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What is the difference between sourdough and yeast-leavened baked goods?

Polese and colleagues tested the immediate gastrointestinal and metabolic effects of sourdough and yeast-leavened breads on Italian participants.

Europeans consume many baked goods like bread and pastries, and consuming these foods may often lead to feelings of fullness and discomfort. Breads and pastries can be leavened in one of two ways by using either sourdough starter or baker’s yeast. With sourdough, a mixture of flour and water undergoes fermentation directly, leading to the production of different acids and alcohol than yeast fermentation. These serve to acidify dough, which helps preserve it for longer periods, and results in the formation of smaller molecules, and lowers the glycemic index of the dough. Together, these changes mean that sourdough breads and pastries are metabolized differently than yeast-leavened baked goods.

Do sourdough and yeast-leavened breads result in different feelings of discomfort?

To determine whether sourdough and yeast-leavened breads lead to different feelings of discomfort, Italian researchers Polese and colleagues conducted a new study published in the Journal of Nutrition. They recruited 17 adult participants with normal body weight and no history of metabolic or psychiatric disorders or gastrointestinal diseases. After a seven-day standardized diet, each participant was fed a meal consisting of two croissants prepared with either sourdough or yeast.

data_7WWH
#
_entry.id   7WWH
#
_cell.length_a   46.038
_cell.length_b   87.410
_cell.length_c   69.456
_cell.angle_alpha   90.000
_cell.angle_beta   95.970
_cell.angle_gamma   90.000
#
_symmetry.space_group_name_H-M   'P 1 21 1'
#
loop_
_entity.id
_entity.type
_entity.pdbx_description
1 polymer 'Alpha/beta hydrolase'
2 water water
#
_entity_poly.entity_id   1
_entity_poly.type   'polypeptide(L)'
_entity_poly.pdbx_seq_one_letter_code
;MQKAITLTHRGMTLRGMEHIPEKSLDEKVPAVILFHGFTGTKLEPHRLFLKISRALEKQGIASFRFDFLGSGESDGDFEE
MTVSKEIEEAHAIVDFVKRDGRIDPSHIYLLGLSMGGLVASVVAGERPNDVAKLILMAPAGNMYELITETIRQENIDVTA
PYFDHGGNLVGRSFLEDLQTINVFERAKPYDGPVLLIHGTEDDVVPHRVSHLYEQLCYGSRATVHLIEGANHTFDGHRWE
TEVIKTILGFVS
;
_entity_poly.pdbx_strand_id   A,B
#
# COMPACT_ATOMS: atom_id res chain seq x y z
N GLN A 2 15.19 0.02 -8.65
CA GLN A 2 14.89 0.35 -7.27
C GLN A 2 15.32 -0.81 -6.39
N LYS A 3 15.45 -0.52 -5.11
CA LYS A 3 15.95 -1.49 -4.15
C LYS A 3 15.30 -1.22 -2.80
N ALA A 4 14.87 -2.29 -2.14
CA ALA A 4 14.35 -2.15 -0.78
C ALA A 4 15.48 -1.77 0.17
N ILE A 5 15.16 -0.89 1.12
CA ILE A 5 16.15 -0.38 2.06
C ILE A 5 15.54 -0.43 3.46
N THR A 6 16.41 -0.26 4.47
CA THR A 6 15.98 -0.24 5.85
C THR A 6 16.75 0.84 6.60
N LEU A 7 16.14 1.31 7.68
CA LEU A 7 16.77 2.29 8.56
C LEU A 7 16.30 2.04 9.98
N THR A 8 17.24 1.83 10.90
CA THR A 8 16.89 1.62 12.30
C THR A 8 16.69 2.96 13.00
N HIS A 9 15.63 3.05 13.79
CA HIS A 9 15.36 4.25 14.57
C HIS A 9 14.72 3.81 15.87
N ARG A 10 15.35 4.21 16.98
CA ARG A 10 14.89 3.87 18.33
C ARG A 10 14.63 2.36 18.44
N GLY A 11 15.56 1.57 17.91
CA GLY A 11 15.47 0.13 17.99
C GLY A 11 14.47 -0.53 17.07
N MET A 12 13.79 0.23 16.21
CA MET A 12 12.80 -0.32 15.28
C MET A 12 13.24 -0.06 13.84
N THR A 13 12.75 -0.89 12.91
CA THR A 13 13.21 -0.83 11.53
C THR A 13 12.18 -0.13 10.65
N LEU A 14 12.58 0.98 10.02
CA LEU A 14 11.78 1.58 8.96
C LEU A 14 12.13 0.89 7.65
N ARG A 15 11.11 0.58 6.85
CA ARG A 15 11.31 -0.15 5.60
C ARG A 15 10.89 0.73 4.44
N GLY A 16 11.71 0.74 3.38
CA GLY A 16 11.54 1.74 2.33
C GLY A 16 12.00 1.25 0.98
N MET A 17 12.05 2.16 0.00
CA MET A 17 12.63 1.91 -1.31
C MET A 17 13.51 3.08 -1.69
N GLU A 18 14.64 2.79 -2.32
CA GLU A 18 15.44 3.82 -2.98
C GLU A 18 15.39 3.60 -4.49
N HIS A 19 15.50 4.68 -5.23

After the meal, the researchers performed MRI scans and blood tests to determine gastrointestinal symptoms and blood sugar levels. After one week, the process was repeated, with the participants receiving the other option of sourdough or yeast-based croissant. In addition to MRI and blood tests, the participants were asked about their subjective experience with gastrointestinal discomfort.

Sourdough led to less discomfort

The participants generally found the sourdough croissants to be twice as palatable as the yeast croissants. After eating sourdough croissants, the overall volume of the stomach and hydrogen gas production were both significantly lower than after eating the yeast croissants. Gastrointestinal symptoms were also reduced after eating sourdough croissants compared to yeast croissants, and the participants reported feeling fuller and less hungry after eating the sourdough croissants. However, there were no clear effects on blood sugar, likely because of the high-fat content of croissants.

Sourdough leads to reduced discomfort after eating and improved feelings of fullness. In addition, the process of sourdough leavening alters the composition of foods so that they are more appealing and easier to digest. However, previous studies have shown no differences between sourdough and yeast-leavened baked goods in these regards. Further work will need to establish long-term effects of sourdough versus yeast-leavened breads in people of different ethnic backgrounds and ages. Understanding the gastrointestinal and metabolic effects of sourdough and yeast-leavened bread could lead to the design of food products with fewer side-effects.

Written by C.I. Villamil

Reference: Polese et al. 2018. Postprandial gastrointestinal function differs after acute administration of sourdough compared with brewer’s yeast bakery products in healthy adults. J Nutrition.



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